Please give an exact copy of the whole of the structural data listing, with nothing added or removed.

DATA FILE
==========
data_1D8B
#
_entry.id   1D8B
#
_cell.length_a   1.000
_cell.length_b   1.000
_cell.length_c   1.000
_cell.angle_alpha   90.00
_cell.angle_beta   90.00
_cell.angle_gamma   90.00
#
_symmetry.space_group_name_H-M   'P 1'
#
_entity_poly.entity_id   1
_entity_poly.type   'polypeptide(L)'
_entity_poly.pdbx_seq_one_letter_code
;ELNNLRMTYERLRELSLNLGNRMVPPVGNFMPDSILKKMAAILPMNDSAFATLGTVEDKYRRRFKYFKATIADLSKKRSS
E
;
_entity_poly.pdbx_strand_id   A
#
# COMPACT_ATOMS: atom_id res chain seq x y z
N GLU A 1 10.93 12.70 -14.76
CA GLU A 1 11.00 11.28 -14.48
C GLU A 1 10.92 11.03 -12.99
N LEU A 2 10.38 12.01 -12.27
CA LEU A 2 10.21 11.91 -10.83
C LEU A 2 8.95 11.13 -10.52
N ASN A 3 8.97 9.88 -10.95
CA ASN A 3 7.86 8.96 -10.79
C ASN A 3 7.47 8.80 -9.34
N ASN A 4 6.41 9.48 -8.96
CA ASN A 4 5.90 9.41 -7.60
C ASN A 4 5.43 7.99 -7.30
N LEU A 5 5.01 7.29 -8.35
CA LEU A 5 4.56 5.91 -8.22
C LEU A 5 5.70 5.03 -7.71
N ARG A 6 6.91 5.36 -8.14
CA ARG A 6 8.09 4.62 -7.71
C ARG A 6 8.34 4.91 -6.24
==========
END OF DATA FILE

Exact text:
data_1D8B
#
_entry.id   1D8B
#
_cell.length_a   1.000
_cell.length_b   1.000
_cell.length_c   1.000
_cell.angle_alpha   90.00
_cell.angle_beta   90.00
_cell.angle_gamma   90.00
#
_symmetry.space_group_name_H-M   'P 1'
#
_entity_poly.entity_id   1
_entity_poly.type   'polypeptide(L)'
_entity_poly.pdbx_seq_one_letter_code
;ELNNLRMTYERLRELSLNLGNRMVPPVGNFMPDSILKKMAAILPMNDSAFATLGTVEDKYRRRFKYFKATIADLSKKRSS
E
;
_entity_poly.pdbx_strand_id   A
#
# COMPACT_ATOMS: atom_id res chain seq x y z
N GLU A 1 10.93 12.70 -14.76
CA GLU A 1 11.00 11.28 -14.48
C GLU A 1 10.92 11.03 -12.99
N LEU A 2 10.38 12.01 -12.27
CA LEU A 2 10.21 11.91 -10.83
C LEU A 2 8.95 11.13 -10.52
N ASN A 3 8.97 9.88 -10.95
CA ASN A 3 7.86 8.96 -10.79
C ASN A 3 7.47 8.80 -9.34
N ASN A 4 6.41 9.48 -8.96
CA ASN A 4 5.90 9.41 -7.60
C ASN A 4 5.43 7.99 -7.30
N LEU A 5 5.01 7.29 -8.35
CA LEU A 5 4.56 5.91 -8.22
C LEU A 5 5.70 5.03 -7.71
N ARG A 6 6.91 5.36 -8.14
CA ARG A 6 8.09 4.62 -7.71
C ARG A 6 8.34 4.91 -6.24